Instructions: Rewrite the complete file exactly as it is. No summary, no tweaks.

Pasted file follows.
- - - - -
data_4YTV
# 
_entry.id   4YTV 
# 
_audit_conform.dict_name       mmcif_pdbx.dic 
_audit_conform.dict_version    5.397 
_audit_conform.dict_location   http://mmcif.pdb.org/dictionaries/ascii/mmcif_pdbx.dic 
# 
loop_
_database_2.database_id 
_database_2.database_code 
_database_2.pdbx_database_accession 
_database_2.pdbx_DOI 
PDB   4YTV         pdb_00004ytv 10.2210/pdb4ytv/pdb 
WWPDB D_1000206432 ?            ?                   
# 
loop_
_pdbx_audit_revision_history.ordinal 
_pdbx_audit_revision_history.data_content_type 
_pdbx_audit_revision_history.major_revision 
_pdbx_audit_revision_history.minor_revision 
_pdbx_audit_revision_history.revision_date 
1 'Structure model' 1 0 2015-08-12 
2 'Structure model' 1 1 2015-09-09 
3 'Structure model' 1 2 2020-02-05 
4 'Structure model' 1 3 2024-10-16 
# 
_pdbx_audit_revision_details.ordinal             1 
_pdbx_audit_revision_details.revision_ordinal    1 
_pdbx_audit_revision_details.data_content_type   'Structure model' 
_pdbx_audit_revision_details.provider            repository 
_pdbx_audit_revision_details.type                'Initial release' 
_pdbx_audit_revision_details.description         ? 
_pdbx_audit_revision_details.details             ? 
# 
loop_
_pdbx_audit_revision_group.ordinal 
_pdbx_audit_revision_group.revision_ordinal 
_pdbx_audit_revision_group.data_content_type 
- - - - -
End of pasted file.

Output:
data_4YTV
# 
_entry.id   4YTV 
# 
_audit_conform.dict_name       mmcif_pdbx.dic 
_audit_conform.dict_version    5.397 
_audit_conform.dict_location   http://mmcif.pdb.org/dictionaries/ascii/mmcif_pdbx.dic 
# 
loop_
_database_2.database_id 
_database_2.database_code 
_database_2.pdbx_database_accession 
_database_2.pdbx_DOI 
PDB   4YTV         pdb_00004ytv 10.2210/pdb4ytv/pdb 
WWPDB D_1000206432 ?            ?                   
# 
loop_
_pdbx_audit_revision_history.ordinal 
_pdbx_audit_revision_history.data_content_type 
_pdbx_audit_revision_history.major_revision 
_pdbx_audit_revision_history.minor_revision 
_pdbx_audit_revision_history.revision_date 
1 'Structure model' 1 0 2015-08-12 
2 'Structure model' 1 1 2015-09-09 
3 'Structure model' 1 2 2020-02-05 
4 'Structure model' 1 3 2024-10-16 
# 
_pdbx_audit_revision_details.ordinal             1 
_pdbx_audit_revision_details.revision_ordinal    1 
_pdbx_audit_revision_details.data_content_type   'Structure model' 
_pdbx_audit_revision_details.provider            repository 
_pdbx_audit_revision_details.type                'Initial release' 
_pdbx_audit_revision_details.description         ? 
_pdbx_audit_revision_details.details             ? 
# 
loop_
_pdbx_audit_revision_group.ordinal 
_pdbx_audit_revision_group.revision_ordinal 
_pdbx_audit_revision_group.data_content_type 